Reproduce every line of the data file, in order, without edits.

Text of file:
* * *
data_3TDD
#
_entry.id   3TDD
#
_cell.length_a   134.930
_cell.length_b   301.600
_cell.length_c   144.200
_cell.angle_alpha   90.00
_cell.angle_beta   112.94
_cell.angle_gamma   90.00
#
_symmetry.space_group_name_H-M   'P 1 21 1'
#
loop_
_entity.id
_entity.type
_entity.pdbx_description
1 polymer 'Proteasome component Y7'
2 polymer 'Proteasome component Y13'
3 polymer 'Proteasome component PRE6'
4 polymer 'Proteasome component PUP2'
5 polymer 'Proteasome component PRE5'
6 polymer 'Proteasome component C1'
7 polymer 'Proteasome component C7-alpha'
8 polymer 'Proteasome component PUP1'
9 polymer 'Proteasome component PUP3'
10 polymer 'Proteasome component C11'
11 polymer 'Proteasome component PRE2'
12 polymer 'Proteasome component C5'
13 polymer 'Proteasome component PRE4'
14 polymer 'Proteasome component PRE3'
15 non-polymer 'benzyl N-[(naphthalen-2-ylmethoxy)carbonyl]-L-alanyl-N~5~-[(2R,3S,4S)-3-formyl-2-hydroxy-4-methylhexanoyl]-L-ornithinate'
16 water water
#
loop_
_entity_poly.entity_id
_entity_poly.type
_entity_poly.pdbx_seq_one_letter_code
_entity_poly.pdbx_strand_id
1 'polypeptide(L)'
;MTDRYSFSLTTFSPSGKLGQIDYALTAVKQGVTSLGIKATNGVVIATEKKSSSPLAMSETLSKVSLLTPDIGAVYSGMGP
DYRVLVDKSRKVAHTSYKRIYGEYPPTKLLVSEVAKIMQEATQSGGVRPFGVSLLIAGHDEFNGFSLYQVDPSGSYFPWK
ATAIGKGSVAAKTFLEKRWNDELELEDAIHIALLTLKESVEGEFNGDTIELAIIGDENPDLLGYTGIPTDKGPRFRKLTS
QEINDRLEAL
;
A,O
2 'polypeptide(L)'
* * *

data_3TDD
#
_entry.id   3TDD
#
_cell.length_a   134.930
_cell.length_b   301.600
_cell.length_c   144.200
_cell.angle_alpha   90.00
_cell.angle_beta   112.94
_cell.angle_gamma   90.00
#
_symmetry.space_group_name_H-M   'P 1 21 1'
#
loop_
_entity.id
_entity.type
_entity.pdbx_description
1 polymer 'Proteasome component Y7'
2 polymer 'Proteasome component Y13'
3 polymer 'Proteasome component PRE6'
4 polymer 'Proteasome component PUP2'
5 polymer 'Proteasome component PRE5'
6 polymer 'Proteasome component C1'
7 polymer 'Proteasome component C7-alpha'
8 polymer 'Proteasome component PUP1'
9 polymer 'Proteasome component PUP3'
10 polymer 'Proteasome component C11'
11 polymer 'Proteasome component PRE2'
12 polymer 'Proteasome component C5'
13 polymer 'Proteasome component PRE4'
14 polymer 'Proteasome component PRE3'
15 non-polymer 'benzyl N-[(naphthalen-2-ylmethoxy)carbonyl]-L-alanyl-N~5~-[(2R,3S,4S)-3-formyl-2-hydroxy-4-methylhexanoyl]-L-ornithinate'
16 water water
#
loop_
_entity_poly.entity_id
_entity_poly.type
_entity_poly.pdbx_seq_one_letter_code
_entity_poly.pdbx_strand_id
1 'polypeptide(L)'
;MTDRYSFSLTTFSPSGKLGQIDYALTAVKQGVTSLGIKATNGVVIATEKKSSSPLAMSETLSKVSLLTPDIGAVYSGMGP
DYRVLVDKSRKVAHTSYKRIYGEYPPTKLLVSEVAKIMQEATQSGGVRPFGVSLLIAGHDEFNGFSLYQVDPSGSYFPWK
ATAIGKGSVAAKTFLEKRWNDELELEDAIHIALLTLKESVEGEFNGDTIELAIIGDENPDLLGYTGIPTDKGPRFRKLTS
QEINDRLEAL
;
A,O
2 'polypeptide(L)'